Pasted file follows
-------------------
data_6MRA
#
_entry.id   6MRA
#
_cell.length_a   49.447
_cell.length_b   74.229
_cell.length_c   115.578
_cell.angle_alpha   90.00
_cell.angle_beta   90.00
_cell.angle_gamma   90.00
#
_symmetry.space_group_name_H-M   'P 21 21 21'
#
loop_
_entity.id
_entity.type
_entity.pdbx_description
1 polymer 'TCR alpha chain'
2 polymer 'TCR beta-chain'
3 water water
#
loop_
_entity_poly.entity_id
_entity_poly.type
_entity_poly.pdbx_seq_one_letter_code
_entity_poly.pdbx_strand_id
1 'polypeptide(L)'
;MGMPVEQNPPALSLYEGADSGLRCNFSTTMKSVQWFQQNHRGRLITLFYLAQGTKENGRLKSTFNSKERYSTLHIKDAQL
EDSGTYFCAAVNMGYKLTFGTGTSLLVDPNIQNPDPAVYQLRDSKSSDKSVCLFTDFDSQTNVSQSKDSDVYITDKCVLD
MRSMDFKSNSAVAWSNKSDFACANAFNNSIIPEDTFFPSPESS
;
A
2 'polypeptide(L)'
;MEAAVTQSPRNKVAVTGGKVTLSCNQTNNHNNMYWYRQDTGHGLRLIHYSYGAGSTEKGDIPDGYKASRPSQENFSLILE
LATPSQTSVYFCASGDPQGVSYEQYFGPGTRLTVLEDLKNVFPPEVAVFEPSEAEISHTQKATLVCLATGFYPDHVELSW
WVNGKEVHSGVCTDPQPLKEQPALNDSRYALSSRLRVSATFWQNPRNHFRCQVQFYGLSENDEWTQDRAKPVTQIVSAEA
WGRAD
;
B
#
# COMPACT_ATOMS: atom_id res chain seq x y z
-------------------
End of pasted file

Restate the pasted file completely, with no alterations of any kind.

data_6MRA
#
_entry.id   6MRA
#
_cell.length_a   49.447
_cell.length_b   74.229
_cell.length_c   115.578
_cell.angle_alpha   90.00
_cell.angle_beta   90.00
_cell.angle_gamma   90.00
#
_symmetry.space_group_name_H-M   'P 21 21 21'
#
loop_
_entity.id
_entity.type
_entity.pdbx_description
1 polymer 'TCR alpha chain'
2 polymer 'TCR beta-chain'
3 water water
#
loop_
_entity_poly.entity_id
_entity_poly.type
_entity_poly.pdbx_seq_one_letter_code
_entity_poly.pdbx_strand_id
1 'polypeptide(L)'
;MGMPVEQNPPALSLYEGADSGLRCNFSTTMKSVQWFQQNHRGRLITLFYLAQGTKENGRLKSTFNSKERYSTLHIKDAQL
EDSGTYFCAAVNMGYKLTFGTGTSLLVDPNIQNPDPAVYQLRDSKSSDKSVCLFTDFDSQTNVSQSKDSDVYITDKCVLD
MRSMDFKSNSAVAWSNKSDFACANAFNNSIIPEDTFFPSPESS
;
A
2 'polypeptide(L)'
;MEAAVTQSPRNKVAVTGGKVTLSCNQTNNHNNMYWYRQDTGHGLRLIHYSYGAGSTEKGDIPDGYKASRPSQENFSLILE
LATPSQTSVYFCASGDPQGVSYEQYFGPGTRLTVLEDLKNVFPPEVAVFEPSEAEISHTQKATLVCLATGFYPDHVELSW
WVNGKEVHSGVCTDPQPLKEQPALNDSRYALSSRLRVSATFWQNPRNHFRCQVQFYGLSENDEWTQDRAKPVTQIVSAEA
WGRAD
;
B
#
# COMPACT_ATOMS: atom_id res chain seq x y z